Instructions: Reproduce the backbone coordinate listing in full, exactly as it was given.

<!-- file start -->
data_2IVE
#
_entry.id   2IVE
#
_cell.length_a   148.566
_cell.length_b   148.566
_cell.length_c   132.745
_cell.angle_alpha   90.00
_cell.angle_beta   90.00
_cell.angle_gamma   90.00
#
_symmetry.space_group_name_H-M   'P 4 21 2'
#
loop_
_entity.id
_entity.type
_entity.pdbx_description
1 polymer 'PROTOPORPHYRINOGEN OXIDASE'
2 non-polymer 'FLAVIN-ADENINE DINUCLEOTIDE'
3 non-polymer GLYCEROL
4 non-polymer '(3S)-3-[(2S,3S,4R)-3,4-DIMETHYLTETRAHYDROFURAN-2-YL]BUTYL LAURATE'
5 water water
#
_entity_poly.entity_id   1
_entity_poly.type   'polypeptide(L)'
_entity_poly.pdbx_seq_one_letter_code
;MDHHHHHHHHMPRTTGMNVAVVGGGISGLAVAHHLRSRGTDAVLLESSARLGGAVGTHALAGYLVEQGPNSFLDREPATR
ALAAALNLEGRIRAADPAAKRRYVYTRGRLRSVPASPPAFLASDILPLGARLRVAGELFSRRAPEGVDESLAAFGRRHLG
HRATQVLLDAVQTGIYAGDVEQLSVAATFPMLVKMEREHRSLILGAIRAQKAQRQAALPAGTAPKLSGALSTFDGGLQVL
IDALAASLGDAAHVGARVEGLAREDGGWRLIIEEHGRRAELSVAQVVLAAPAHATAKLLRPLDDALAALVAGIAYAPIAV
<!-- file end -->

data_2IVE
#
_entry.id   2IVE
#
_cell.length_a   148.566
_cell.length_b   148.566
_cell.length_c   132.745
_cell.angle_alpha   90.00
_cell.angle_beta   90.00
_cell.angle_gamma   90.00
#
_symmetry.space_group_name_H-M   'P 4 21 2'
#
loop_
_entity.id
_entity.type
_entity.pdbx_description
1 polymer 'PROTOPORPHYRINOGEN OXIDASE'
2 non-polymer 'FLAVIN-ADENINE DINUCLEOTIDE'
3 non-polymer GLYCEROL
4 non-polymer '(3S)-3-[(2S,3S,4R)-3,4-DIMETHYLTETRAHYDROFURAN-2-YL]BUTYL LAURATE'
5 water water
#
_entity_poly.entity_id   1
_entity_poly.type   'polypeptide(L)'
_entity_poly.pdbx_seq_one_letter_code
;MDHHHHHHHHMPRTTGMNVAVVGGGISGLAVAHHLRSRGTDAVLLESSARLGGAVGTHALAGYLVEQGPNSFLDREPATR
ALAAALNLEGRIRAADPAAKRRYVYTRGRLRSVPASPPAFLASDILPLGARLRVAGELFSRRAPEGVDESLAAFGRRHLG
HRATQVLLDAVQTGIYAGDVEQLSVAATFPMLVKMEREHRSLILGAIRAQKAQRQAALPAGTAPKLSGALSTFDGGLQVL
IDALAASLGDAAHVGARVEGLAREDGGWRLIIEEHGRRAELSVAQVVLAAPAHATAKLLRPLDDALAALVAGIAYAPIAV